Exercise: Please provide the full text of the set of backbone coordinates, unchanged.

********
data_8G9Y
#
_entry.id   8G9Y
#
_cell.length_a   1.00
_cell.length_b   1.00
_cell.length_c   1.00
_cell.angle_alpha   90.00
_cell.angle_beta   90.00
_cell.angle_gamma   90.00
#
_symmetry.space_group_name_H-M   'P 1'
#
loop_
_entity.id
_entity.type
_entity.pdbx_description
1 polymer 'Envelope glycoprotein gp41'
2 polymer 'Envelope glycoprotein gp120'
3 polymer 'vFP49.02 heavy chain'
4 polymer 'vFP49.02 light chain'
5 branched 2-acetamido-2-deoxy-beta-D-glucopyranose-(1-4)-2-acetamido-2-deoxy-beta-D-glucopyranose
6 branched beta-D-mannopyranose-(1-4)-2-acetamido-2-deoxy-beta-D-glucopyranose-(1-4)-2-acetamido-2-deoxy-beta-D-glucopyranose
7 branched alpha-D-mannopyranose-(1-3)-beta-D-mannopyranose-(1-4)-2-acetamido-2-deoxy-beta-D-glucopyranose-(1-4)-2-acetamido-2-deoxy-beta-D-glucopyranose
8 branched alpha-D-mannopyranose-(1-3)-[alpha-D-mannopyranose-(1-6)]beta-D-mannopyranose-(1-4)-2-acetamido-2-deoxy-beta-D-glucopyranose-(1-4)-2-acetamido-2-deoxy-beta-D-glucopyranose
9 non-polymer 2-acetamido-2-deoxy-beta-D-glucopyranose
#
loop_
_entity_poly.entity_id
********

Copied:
data_8G9Y
#
_entry.id   8G9Y
#
_cell.length_a   1.00
_cell.length_b   1.00
_cell.length_c   1.00
_cell.angle_alpha   90.00
_cell.angle_beta   90.00
_cell.angle_gamma   90.00
#
_symmetry.space_group_name_H-M   'P 1'
#
loop_
_entity.id
_entity.type
_entity.pdbx_description
1 polymer 'Envelope glycoprotein gp41'
2 polymer 'Envelope glycoprotein gp120'
3 polymer 'vFP49.02 heavy chain'
4 polymer 'vFP49.02 light chain'
5 branched 2-acetamido-2-deoxy-beta-D-glucopyranose-(1-4)-2-acetamido-2-deoxy-beta-D-glucopyranose
6 branched beta-D-mannopyranose-(1-4)-2-acetamido-2-deoxy-beta-D-glucopyranose-(1-4)-2-acetamido-2-deoxy-beta-D-glucopyranose
7 branched alpha-D-mannopyranose-(1-3)-beta-D-mannopyranose-(1-4)-2-acetamido-2-deoxy-beta-D-glucopyranose-(1-4)-2-acetamido-2-deoxy-beta-D-glucopyranose
8 branched alpha-D-mannopyranose-(1-3)-[alpha-D-mannopyranose-(1-6)]beta-D-mannopyranose-(1-4)-2-acetamido-2-deoxy-beta-D-glucopyranose-(1-4)-2-acetamido-2-deoxy-beta-D-glucopyranose
9 non-polymer 2-acetamido-2-deoxy-beta-D-glucopyranose
#
loop_
_entity_poly.entity_id